The Navruz Project; Transboundary Radioecological Monitoring and Data Sharing for Rivers of the Aral Sea Basin
Akram Djuraev1, Howard Passell2, Umar Salikhbaev3, Vladimir Solodukhin4, Ivan Vasiliev5
1Atomic Energy Agency, National Academy of Sciences, Tajikistan (email@example.com)
2Sandia National Laboratories, Albuquerque, N.M., USA (firstname.lastname@example.org)
3Institute of Nuclear Physics, Ulugbek, Uzbekistan (email@example.com)
4Institute of Nuclear Physics, Almaty, Kazakhstan (firstname.lastname@example.org)
5Institute of Physics, Bishkek, Kyrgyzstan (email@example.com)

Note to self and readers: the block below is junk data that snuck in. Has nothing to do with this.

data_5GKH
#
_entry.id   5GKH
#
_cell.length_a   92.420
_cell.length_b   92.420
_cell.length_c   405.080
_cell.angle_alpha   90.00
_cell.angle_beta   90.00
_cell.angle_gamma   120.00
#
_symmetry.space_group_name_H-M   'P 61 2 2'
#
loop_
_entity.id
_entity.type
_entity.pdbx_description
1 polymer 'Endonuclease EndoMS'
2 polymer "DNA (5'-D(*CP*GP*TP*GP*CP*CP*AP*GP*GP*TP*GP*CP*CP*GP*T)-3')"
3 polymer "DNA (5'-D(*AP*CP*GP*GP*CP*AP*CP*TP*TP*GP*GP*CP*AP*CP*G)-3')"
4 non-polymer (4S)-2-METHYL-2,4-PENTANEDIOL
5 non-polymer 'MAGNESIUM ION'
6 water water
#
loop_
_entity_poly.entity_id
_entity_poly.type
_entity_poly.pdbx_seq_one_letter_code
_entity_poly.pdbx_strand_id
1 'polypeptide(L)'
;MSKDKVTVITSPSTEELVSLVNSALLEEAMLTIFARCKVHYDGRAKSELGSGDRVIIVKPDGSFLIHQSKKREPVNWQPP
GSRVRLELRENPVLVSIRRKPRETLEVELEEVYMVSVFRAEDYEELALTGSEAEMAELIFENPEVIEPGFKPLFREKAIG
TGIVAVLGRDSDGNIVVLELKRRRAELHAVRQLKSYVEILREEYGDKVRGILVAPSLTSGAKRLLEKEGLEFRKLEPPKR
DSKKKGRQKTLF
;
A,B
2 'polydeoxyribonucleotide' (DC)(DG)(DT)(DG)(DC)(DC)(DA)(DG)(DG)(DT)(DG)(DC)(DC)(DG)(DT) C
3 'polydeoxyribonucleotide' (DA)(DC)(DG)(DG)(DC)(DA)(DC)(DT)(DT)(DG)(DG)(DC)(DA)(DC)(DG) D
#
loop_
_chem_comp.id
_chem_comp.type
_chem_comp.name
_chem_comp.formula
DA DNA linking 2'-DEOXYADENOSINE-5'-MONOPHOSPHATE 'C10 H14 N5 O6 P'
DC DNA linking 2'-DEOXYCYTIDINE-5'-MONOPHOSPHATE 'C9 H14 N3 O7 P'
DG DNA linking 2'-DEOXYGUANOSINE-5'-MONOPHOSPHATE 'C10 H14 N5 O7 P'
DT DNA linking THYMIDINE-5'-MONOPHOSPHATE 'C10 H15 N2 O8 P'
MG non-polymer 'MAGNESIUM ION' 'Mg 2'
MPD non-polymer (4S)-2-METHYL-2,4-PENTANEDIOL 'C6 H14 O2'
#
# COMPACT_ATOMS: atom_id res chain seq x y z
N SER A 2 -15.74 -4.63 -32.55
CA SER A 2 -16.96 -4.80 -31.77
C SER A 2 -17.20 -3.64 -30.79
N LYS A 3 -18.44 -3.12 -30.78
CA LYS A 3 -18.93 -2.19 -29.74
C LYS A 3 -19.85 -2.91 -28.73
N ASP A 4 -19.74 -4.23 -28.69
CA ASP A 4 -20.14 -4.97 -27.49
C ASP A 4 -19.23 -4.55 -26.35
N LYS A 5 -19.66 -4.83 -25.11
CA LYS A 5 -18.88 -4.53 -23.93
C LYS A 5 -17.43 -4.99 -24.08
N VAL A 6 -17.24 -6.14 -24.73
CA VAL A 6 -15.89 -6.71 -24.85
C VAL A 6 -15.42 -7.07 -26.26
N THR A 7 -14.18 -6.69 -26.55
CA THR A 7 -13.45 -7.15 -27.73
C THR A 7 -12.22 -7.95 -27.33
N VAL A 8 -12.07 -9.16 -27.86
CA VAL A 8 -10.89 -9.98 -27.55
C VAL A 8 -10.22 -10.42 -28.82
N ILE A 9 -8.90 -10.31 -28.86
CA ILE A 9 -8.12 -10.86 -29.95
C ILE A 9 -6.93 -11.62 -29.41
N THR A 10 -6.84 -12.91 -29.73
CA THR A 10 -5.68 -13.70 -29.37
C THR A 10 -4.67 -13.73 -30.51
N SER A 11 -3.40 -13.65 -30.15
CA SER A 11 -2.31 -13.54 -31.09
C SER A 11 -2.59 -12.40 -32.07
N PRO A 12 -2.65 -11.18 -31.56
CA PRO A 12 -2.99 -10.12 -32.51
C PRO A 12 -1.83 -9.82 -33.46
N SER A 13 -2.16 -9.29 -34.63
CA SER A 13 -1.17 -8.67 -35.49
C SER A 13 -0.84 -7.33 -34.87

The Navruz Project is an international, collaborative, transboundary data collection and data sharing project for rivers in the Aral Sea basin engaging scientists and water managers from Kyrgystan, Kazakhstan, Tajikistan, Uzbekistan, and the United States. Standardized sampling and data collection methods assure that data are comparable across international borders, and data are shared among all partners and the public through a website at http://ironside.sandia.gov/Central/centralasia.html. Semi-annual data collection began in 2000 with 15 sampling locations in each of the four countries, for a total of 60 locations throughout the Amu Darya and Syr Darya basins. Field data collection includes basic water quality parameters (temperature, pH, salinity, dissolved oxygen) and field sampling includes water dissolved, water suspended, bottom sediments, aquatic vegetation, and nearby soils. Sample analysis provides data on more than 100 radionuclides and metals. Phase 2 of the project, begun in 2004, expanded sampling locations to 30 in each country, for a total of 120 locations in the basin. The project is aimed at characterizing radioecological and other water quality characteristics, patterns and trends in the rivers of the Aral Sea basin, and supporting wise management of Central Asian water resources; supporting nuclear non-proliferation in Central Asia by providing a shared, transboundary database on radionuclide fate and transport in regional rivers, which could help detect and characterize proliferation activities; and supporting international, transboundary, Central Asian scientific collaboration on shared resources, which could help reduce future conflict over those resources, and over other issues. This presention will introduce the project and provide a general overview of some results.